#Feudalism, in Free and Open Source Software (#FOSS) governance, is not inherently native but is often found due to structural and cultural factors inside the development communities.

Feudalism in FOSS

  1. Hierarchy and Control: In FOSS projects, a small group of core maintainers or a single benevolent dictator (often the project’s founder) holds power over decision-making processes. This creates a hierarchical structure where decision-making authority is concentrated.
  2. Dependency on Maintainers: Contributors depend on the core maintainers to merge their contributions and resolve issues. This dependency creates a power dynamic where the maintainers like courtiers have control over the project’s direction and priorities.
  3. Gatekeeping: Core maintainers act as gatekeepers, deciding which contributions are accepted and which are not. This leads to favouritism and exclusion, reminiscent of feudal lords controlling access to resources and opportunities.


  1. Volunteer Nature of Contributions: Since contributors are volunteers, there is no structure to ensure equal participation or accountability. Core maintainers emerge “naturally” based on their sustained contributions and expertise.
  2. Meritocracy Ideals: FOSS communities value meritocracy, people gain influence based on their contributions. However, this leads to entrenched power structures, as those who have contributed the most or the longest hold sway, sometimes stifling new contributors’ voices.
  3. Resource Scarcity: Many #FOSS projects operate with limited resources, leading to a concentration of control among those who dedicate the most time and effort. This result in a few individuals having outsized influence.


  1. Benevolent Dictator for Life (BDFL): Projects like Python had Guido van Rossum as a #BDFL, where his decisions are final. While this can lead to clear and consistent leadership, it also centralizes power.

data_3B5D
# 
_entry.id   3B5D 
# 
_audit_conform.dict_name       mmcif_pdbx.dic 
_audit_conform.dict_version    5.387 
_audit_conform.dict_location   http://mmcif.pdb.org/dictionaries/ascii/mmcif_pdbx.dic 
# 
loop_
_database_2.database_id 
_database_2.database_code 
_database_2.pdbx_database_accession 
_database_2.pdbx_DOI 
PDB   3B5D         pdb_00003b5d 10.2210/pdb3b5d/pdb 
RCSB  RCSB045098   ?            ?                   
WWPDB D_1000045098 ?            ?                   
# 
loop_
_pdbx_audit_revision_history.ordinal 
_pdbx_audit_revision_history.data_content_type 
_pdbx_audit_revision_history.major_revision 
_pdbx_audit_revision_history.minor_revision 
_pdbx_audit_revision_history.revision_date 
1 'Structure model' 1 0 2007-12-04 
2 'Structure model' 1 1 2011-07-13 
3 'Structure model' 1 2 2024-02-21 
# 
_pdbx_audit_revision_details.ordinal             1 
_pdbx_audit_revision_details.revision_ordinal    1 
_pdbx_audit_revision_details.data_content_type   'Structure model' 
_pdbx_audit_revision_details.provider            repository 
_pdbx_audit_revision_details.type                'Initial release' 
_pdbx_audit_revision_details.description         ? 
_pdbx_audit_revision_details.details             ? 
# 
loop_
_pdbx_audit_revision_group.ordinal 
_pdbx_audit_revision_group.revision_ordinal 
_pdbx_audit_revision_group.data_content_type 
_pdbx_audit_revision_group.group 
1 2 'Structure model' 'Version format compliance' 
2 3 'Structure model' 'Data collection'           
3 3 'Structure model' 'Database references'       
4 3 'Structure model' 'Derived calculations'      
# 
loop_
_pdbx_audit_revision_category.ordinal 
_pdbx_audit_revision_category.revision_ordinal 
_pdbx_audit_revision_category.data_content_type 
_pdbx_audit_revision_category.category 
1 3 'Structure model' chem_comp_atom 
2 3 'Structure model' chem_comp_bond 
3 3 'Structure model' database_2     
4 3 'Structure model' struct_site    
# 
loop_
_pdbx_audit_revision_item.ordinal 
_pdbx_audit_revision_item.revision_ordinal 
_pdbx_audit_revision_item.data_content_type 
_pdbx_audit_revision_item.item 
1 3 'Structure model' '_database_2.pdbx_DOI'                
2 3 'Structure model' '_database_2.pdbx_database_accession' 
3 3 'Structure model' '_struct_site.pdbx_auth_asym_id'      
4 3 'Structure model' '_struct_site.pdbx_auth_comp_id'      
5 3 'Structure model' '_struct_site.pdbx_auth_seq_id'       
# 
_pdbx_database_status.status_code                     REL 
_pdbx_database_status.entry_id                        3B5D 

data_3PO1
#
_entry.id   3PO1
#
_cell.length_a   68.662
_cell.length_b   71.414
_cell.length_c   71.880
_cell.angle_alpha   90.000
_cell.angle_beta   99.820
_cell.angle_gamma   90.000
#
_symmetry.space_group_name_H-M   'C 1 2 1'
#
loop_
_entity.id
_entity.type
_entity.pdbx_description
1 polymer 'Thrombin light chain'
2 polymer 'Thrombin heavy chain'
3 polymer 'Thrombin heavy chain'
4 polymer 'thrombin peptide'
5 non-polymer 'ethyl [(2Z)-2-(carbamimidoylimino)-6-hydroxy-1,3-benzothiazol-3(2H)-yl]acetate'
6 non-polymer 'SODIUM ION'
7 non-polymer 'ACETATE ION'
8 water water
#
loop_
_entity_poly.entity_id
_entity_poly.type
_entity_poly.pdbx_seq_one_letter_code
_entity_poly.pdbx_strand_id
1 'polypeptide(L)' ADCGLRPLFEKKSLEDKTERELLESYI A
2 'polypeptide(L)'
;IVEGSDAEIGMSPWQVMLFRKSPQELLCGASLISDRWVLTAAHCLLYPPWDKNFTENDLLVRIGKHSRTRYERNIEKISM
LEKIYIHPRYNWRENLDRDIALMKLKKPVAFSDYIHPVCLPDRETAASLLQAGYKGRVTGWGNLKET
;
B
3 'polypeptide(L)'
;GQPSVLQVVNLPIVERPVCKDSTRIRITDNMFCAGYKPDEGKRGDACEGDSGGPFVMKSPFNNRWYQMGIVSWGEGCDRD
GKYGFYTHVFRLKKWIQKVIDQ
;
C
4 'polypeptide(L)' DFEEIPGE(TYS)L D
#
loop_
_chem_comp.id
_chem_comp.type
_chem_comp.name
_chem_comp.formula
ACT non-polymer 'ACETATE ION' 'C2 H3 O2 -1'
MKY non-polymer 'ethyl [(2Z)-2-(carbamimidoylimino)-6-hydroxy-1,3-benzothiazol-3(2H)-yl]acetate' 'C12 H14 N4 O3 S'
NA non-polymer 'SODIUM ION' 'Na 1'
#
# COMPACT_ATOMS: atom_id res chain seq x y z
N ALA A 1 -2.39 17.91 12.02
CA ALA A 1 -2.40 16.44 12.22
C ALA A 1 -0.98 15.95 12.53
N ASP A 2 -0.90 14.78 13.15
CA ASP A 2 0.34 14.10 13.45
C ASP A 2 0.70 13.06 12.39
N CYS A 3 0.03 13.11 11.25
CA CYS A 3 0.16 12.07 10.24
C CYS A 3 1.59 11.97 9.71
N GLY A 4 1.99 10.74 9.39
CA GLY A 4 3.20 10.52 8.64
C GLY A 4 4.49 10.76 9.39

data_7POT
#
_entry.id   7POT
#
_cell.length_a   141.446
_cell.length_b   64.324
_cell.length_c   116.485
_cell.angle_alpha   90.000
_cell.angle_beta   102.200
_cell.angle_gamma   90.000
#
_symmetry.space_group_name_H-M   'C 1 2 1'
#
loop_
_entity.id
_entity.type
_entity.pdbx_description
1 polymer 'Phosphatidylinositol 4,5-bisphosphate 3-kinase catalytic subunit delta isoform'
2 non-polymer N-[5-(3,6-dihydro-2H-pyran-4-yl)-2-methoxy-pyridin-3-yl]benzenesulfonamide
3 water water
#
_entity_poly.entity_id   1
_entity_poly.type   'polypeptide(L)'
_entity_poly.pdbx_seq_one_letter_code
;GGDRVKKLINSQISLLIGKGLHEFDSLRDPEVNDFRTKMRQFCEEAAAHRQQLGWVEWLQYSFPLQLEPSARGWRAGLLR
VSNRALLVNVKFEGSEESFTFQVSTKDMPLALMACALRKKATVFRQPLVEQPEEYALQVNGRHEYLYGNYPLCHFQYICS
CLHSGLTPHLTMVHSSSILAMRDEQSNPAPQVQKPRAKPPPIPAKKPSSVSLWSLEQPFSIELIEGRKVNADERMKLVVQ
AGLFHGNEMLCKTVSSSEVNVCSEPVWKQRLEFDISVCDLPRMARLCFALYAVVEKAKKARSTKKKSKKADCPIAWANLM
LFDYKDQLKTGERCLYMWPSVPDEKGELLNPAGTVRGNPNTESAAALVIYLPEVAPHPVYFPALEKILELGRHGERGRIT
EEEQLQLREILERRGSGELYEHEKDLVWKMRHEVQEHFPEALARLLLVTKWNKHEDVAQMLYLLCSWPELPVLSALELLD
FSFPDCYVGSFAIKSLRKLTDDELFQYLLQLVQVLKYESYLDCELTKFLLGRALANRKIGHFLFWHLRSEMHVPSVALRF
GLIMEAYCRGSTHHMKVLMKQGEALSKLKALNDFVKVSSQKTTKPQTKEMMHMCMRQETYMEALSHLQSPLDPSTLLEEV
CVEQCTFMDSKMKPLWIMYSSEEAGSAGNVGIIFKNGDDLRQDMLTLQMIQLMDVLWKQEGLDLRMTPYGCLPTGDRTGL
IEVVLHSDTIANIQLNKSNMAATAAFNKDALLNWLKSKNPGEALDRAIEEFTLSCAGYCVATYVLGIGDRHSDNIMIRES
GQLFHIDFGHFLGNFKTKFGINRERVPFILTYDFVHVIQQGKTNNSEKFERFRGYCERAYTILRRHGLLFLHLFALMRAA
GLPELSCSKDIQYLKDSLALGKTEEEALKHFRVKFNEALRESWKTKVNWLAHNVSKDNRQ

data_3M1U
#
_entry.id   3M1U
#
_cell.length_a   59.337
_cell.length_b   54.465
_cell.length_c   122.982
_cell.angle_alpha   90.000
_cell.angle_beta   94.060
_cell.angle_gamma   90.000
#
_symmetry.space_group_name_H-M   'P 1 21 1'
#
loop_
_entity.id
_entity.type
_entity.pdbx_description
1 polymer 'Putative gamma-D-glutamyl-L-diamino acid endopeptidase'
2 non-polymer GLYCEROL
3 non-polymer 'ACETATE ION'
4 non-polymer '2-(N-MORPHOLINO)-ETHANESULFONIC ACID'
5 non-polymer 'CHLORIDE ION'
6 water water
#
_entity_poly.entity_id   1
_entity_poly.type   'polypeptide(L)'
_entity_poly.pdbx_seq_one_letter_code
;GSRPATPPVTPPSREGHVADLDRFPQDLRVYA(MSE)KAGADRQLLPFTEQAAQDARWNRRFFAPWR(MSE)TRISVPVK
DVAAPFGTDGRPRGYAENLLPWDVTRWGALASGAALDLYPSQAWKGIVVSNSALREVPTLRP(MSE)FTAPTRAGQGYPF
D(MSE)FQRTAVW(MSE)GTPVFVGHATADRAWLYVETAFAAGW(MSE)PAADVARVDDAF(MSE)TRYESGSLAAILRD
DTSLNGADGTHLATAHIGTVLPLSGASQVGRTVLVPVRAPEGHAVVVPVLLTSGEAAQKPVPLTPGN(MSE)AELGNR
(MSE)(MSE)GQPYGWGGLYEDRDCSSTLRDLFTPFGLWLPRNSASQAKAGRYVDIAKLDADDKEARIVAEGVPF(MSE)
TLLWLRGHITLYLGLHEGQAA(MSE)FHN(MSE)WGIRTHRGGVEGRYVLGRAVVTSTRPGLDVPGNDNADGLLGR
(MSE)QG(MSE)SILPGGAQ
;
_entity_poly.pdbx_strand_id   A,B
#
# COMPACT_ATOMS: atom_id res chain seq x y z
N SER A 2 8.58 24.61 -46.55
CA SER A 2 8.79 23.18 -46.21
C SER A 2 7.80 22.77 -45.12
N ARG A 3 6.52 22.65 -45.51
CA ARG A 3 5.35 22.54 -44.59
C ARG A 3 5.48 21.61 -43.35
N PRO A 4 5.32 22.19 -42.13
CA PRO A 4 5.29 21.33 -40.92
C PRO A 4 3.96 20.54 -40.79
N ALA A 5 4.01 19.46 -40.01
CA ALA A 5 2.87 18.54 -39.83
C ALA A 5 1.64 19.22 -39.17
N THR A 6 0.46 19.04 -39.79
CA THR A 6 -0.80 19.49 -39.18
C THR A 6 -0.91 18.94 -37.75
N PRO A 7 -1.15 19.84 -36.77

2. Core Team Dominance: In projects like Linux, the core team led by Linus Torvalds has control over the kernel’s development. This centralized control lead to conflicts within the community, as seen in the controversies around code of conduct enforcement and inclusivity.

Balancing Feudalism.

  1. Distributed Governance Models: Some FOSS projects adopt #NGO type democratic or federated governance models, such as Apache Software Foundation’s model, which emphasizes burocratic community-driven decision-making and a meritocratic process for becoming a committer or PMC member.
  2. Transparency and Accountability: Increasing transparency in decision-making helps to hold maintainers accountable through open process and community oversight plays a role in helping mitigate feudal tendencies.
  3. Community Practices: Promoting diversity and inclusivity helps balance power dynamics. Encouraging mentorship and lowering barriers to entry for contributors also helps distribute influence.


While feudalism is not inherent to #FOSS governance, structural and cultural factors lead to feudal-like power dynamics. Addressing these issues requires conscious effort to promote full transparency, accountability, and inclusivity within the community. Adopting balanced governance models and practices, like the #OGB, allow projects to mitigate the risks of feudalism and ensure a healthier development environment.

A wider picture of this mess